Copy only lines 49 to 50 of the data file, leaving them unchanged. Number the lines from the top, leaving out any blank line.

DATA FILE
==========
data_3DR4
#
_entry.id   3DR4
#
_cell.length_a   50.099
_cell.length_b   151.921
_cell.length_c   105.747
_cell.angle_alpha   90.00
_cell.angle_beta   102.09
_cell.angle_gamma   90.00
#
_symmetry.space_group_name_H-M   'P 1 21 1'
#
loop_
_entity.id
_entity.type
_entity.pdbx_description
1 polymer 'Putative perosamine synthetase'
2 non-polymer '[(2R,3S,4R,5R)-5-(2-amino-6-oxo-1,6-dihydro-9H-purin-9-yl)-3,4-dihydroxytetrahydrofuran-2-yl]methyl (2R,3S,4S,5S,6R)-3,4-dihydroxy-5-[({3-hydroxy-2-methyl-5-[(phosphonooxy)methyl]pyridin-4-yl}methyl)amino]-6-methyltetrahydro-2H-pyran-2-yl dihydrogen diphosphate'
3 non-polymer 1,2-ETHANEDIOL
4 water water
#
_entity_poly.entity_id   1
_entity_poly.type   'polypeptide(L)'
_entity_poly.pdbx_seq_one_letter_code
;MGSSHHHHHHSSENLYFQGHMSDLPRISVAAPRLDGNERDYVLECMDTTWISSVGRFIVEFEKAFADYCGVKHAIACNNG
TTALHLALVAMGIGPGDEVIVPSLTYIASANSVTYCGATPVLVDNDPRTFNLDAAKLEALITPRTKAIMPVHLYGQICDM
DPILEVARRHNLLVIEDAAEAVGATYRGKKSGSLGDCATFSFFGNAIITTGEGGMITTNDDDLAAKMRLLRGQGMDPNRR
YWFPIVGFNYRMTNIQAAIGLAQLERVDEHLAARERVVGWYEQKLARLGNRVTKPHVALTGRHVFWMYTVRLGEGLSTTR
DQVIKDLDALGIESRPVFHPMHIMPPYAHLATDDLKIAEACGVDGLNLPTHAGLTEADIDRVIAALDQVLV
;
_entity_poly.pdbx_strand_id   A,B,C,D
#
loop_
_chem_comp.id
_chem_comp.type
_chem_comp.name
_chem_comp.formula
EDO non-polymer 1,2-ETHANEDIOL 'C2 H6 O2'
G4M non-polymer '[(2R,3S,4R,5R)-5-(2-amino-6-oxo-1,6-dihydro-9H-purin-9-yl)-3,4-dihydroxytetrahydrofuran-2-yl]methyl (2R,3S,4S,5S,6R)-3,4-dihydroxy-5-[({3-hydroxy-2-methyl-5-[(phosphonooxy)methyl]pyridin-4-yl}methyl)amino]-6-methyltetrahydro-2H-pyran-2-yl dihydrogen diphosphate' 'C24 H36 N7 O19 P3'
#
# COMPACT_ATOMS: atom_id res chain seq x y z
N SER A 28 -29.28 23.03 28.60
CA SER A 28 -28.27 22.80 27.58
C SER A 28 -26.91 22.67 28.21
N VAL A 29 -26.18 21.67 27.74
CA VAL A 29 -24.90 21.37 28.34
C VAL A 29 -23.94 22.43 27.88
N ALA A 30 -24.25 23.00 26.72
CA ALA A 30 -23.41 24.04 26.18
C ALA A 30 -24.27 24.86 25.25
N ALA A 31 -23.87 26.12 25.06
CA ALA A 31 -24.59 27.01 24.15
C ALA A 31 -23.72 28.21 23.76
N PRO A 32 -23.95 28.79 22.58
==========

N ALA A 30 -24.25 23.00 26.72
CA ALA A 30 -23.41 24.04 26.18